Tag: data

The right stuff

Well that was unexpected.

When I hit the Publish button on Not our job, I braced myself for a barrage of misunderstanding and its evil twin, misrepresentation.

But it didn’t happen. On the contrary, my peers who contacted me about it were downright agreeable. (A former colleague did politely pose a comment as a disagreement, but I happened to agree with everything she stated.)

I like to think I called a spade a spade: we’re responsible for learning & development; our colleagues are responsible for performance; and if they’re willing to collaborate, we have value to add.

Bar graph showing the impact of your ideas inside your brain much lower than the impact of your ideas when you put them out there.

The post was a thought bubble that finally precipitated after one sunny day, a long time ago, when Shai Desai asked me why I thought evaluation was so underdone by the L&D profession.

My post posited one reason – essentially, the inaccessibility of the data – but there are several other reasons closer to the bone that I think are also worth crystallising.

1. We don’t know how to do it.

I’m a Science grad, so statistical method is in my blood, but most L&D pro’s are not. If they haven’t found their way here via an Education or HR degree, they’ve probably fallen into it from somewhere else à la Richard in The Beach.

Which means they don’t have a grounding in statistics, so concepts such as regression and analysis of variance are alien and intimidating.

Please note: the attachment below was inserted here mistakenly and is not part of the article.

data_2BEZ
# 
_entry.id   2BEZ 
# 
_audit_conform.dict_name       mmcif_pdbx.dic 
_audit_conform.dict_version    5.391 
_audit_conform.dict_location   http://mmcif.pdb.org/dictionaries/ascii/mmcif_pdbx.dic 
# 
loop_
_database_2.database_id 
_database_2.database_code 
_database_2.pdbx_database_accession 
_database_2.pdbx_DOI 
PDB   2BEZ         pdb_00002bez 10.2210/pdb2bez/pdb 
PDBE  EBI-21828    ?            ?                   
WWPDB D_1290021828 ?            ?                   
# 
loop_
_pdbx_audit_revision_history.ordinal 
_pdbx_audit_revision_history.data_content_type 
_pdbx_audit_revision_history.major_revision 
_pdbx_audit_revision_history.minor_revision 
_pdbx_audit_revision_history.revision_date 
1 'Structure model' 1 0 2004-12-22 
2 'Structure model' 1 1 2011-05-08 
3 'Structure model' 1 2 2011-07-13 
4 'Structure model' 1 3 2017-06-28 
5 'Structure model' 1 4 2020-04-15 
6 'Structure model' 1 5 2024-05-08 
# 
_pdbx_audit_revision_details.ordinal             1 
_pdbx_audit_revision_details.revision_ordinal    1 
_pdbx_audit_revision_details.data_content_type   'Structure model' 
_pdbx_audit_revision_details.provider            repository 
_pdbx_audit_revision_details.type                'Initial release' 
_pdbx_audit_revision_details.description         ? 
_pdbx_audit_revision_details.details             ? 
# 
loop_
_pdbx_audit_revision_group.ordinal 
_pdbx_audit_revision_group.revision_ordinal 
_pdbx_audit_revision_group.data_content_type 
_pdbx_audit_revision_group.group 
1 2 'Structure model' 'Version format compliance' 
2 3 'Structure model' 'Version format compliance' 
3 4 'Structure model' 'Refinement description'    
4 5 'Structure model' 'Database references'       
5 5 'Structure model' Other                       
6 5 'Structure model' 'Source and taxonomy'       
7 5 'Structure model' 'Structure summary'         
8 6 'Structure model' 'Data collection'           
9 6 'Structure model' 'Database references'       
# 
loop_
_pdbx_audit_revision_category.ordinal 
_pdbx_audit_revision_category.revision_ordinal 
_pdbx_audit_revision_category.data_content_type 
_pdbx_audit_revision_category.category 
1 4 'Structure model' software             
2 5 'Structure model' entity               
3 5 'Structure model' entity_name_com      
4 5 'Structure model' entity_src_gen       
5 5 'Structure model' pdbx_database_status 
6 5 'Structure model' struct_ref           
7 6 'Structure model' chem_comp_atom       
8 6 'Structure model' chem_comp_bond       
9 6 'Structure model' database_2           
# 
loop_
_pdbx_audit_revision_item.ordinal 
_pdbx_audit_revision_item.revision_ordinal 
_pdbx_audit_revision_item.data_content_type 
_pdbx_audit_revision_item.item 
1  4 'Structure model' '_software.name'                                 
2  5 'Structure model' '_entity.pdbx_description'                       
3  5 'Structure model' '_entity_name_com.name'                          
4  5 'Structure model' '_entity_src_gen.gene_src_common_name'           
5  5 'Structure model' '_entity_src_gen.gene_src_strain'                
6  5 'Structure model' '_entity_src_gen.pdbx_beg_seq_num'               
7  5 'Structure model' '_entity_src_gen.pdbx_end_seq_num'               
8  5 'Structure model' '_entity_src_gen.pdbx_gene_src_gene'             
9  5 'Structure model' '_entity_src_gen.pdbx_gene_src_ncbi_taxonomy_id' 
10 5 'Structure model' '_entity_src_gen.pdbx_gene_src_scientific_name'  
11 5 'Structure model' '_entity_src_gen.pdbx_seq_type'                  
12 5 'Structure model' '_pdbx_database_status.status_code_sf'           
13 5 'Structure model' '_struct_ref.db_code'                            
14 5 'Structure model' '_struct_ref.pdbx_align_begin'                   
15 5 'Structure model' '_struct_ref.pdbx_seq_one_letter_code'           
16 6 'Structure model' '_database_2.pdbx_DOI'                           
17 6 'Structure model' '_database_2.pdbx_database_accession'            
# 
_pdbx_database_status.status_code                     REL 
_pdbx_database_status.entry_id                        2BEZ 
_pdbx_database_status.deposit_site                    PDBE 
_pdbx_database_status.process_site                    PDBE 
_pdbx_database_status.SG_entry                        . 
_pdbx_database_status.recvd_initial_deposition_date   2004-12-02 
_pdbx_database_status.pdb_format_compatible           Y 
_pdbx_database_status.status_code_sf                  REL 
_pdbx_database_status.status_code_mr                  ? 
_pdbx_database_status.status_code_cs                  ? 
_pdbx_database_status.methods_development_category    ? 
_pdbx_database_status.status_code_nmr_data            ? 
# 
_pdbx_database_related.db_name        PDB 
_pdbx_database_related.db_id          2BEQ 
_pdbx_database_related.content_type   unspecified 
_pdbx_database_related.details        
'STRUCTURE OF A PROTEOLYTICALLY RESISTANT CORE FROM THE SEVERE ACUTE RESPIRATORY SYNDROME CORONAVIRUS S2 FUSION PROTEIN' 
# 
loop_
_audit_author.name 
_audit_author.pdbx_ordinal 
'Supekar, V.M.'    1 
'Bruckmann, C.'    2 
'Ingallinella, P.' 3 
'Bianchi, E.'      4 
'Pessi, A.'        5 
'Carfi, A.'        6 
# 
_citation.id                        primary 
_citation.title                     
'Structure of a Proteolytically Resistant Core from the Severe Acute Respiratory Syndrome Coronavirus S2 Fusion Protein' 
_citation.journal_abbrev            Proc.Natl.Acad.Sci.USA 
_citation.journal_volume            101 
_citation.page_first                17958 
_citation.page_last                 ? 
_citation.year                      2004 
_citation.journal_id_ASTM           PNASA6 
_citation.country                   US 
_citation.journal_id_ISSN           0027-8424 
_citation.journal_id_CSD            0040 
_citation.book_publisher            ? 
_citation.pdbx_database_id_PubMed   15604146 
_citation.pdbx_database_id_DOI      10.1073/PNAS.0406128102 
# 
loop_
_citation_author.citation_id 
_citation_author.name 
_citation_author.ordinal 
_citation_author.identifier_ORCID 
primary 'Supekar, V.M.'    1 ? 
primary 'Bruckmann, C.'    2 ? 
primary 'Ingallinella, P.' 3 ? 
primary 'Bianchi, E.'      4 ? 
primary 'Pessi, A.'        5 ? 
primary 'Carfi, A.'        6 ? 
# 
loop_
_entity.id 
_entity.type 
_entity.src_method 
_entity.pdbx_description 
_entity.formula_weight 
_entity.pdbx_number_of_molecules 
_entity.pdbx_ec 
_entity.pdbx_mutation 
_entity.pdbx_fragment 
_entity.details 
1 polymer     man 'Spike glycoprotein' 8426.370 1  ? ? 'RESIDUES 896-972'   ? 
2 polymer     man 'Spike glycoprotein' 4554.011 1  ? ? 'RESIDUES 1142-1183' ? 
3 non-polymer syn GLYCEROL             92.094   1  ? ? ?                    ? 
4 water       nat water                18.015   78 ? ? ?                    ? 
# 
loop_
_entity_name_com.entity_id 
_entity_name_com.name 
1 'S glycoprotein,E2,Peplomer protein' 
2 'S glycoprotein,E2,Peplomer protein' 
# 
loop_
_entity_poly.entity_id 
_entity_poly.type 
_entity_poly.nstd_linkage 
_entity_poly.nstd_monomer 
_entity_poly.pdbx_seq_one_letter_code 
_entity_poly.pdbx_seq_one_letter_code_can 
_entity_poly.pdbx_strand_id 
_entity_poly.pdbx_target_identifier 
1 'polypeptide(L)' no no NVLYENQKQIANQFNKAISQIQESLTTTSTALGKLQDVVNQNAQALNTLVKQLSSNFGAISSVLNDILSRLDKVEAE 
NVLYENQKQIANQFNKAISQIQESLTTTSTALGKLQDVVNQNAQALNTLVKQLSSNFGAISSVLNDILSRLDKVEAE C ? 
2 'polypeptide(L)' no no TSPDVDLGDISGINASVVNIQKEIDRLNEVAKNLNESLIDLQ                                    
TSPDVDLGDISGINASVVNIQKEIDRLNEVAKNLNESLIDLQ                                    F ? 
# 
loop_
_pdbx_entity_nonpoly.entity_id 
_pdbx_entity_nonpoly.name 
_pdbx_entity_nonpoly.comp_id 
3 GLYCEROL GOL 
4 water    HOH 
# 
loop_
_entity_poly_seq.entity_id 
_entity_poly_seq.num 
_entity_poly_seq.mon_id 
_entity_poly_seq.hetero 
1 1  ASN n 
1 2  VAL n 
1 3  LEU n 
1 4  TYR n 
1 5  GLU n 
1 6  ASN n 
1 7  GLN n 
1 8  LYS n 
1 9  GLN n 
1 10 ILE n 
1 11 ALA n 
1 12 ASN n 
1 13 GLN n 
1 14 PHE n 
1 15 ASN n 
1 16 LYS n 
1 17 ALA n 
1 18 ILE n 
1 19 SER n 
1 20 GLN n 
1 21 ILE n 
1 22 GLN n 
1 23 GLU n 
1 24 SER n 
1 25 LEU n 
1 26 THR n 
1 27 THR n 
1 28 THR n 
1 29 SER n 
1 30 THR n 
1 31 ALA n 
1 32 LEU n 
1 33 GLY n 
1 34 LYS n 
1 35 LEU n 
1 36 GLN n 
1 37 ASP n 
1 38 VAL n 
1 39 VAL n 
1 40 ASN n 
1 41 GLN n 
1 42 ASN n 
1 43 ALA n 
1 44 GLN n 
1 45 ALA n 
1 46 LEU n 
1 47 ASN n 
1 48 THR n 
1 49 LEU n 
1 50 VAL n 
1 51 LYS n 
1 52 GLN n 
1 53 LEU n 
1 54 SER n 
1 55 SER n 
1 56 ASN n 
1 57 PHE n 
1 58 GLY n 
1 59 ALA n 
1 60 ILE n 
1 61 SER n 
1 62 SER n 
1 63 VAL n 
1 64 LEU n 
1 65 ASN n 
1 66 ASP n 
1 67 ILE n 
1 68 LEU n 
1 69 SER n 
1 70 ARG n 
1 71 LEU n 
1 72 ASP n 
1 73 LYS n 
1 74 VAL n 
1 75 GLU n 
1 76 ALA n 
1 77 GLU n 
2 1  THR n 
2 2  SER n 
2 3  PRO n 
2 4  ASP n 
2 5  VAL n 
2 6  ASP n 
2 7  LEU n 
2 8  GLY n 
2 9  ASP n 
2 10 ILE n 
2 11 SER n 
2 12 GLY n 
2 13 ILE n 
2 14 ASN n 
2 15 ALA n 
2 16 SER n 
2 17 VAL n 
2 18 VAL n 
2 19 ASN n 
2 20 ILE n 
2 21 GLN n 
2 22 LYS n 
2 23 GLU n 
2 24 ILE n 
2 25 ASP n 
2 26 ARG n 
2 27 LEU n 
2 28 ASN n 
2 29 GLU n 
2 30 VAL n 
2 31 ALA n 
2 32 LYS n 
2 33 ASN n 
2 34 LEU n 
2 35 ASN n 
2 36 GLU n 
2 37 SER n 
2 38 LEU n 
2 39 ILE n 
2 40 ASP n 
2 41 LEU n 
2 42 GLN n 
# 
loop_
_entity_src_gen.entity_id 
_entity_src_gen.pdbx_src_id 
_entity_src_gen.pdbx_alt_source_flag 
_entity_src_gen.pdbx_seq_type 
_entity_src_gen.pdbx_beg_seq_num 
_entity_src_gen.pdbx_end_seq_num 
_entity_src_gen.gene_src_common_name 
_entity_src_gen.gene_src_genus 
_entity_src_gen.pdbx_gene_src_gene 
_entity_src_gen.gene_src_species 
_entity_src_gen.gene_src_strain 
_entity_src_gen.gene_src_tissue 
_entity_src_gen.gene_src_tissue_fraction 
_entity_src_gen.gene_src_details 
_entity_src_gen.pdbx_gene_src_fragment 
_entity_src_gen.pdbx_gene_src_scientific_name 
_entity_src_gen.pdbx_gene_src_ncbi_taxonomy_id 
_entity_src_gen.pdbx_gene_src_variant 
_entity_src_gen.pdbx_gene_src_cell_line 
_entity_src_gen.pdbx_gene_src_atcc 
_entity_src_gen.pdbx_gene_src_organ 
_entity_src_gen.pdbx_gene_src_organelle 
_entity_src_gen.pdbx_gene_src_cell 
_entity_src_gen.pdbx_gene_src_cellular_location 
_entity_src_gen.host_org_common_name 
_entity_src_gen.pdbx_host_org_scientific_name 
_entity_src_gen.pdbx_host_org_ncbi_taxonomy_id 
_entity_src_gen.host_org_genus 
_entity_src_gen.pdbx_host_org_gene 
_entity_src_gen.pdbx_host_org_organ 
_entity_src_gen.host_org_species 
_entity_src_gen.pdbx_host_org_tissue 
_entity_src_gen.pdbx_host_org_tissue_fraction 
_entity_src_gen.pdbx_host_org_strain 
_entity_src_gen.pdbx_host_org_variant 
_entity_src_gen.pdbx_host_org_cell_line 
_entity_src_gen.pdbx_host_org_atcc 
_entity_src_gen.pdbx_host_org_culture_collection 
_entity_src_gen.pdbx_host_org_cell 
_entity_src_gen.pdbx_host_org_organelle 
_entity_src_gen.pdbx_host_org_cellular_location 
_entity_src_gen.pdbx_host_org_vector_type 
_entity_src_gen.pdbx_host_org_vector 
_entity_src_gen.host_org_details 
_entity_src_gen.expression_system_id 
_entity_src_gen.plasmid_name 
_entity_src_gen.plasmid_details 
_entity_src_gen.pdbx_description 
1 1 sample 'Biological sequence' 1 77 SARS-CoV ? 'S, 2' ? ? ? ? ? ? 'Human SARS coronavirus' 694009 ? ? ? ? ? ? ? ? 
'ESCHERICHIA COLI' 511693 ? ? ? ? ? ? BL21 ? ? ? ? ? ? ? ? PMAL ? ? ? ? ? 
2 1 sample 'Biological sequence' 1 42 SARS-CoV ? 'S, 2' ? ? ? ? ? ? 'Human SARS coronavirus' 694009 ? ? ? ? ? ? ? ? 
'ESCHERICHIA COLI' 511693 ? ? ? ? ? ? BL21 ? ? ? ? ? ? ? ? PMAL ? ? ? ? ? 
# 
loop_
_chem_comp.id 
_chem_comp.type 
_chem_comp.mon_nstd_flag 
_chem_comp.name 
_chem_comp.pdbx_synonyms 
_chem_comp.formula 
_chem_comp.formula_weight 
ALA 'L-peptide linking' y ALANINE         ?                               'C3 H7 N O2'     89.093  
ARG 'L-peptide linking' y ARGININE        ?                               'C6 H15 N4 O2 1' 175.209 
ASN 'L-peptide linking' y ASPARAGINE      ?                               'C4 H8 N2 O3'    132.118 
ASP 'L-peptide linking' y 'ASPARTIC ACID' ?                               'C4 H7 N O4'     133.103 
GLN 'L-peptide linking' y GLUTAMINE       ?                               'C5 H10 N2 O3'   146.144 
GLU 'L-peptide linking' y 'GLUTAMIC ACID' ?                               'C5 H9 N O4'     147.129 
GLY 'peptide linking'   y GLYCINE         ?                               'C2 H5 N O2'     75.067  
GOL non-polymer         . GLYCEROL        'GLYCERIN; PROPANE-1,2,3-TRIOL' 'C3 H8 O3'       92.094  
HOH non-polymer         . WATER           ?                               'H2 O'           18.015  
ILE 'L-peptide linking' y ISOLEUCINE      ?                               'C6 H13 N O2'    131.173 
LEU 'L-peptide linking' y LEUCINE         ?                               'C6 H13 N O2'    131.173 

Rather than undertake the arduous journey of learning it – or worse, screw it up – we’d rather leave it well alone.

2. We’re too busy to do it.

This is an age old excuse for not doing something, but in an era of furloughs, restructures and budget freezes, it’s all too real.

Given our client’s ever-increasing demand for output, we might be forgiven for prioritising our next deliverable over what we’ve already delivered.

3. We don’t have to do it.

And it’s a two-way street. The client’s ever-increasing demand for output also means they prioritise our next deliverable over what we’ve already delivered.

If they don’t ask for evaluation, it’s tempting to leave it in the shadows.

4. We fear the result.

Even when all the planets align – we can access the data and we’ve got the wherewithal to use it – we may have a sneaking suspicion that the outcome will be undesirable. Either no significant difference will be observed, or worse.

This fear will be exacerbated when we design a horse, but are forced by the vagaries of corporate dynamics to deliver a camel.

A woman conjuring data from a tablet.

The purpose of this post isn’t to comment on the ethics of our profession nor lament the flaws of the corporate construct. After all, it boils down to human nature.

On the contrary, my intention is to expose the business reality for what it is so that we can do something about it.

Previously I’ve shared my idea for a Training Evaluation Officer – an expert in the science of data analysis, armed with the authority to make it happen. The role builds a bridge that connects learning & development with performance, keeping those responsible for each accountable to one another.

I was buoyed by Sue Wetherbee’s comment proposing a similar position:

…a People & Culture (HR) Analyst Business Partner who would be the one to funnel all other information to across all aspects of business input to derive “the story” for those who order it, pay for it and deliver it!

Sue, great minds think alike ;-)

And I was intrigued by Ant Pugh’s Elephant In The Room in which he challenges the assumption that one learning designer should do it all:

Should we spend time doing work we don’t enjoy or excel at, when there are others better equipped?

Just because it’s the way things are, doesn’t mean it’s the way things should be.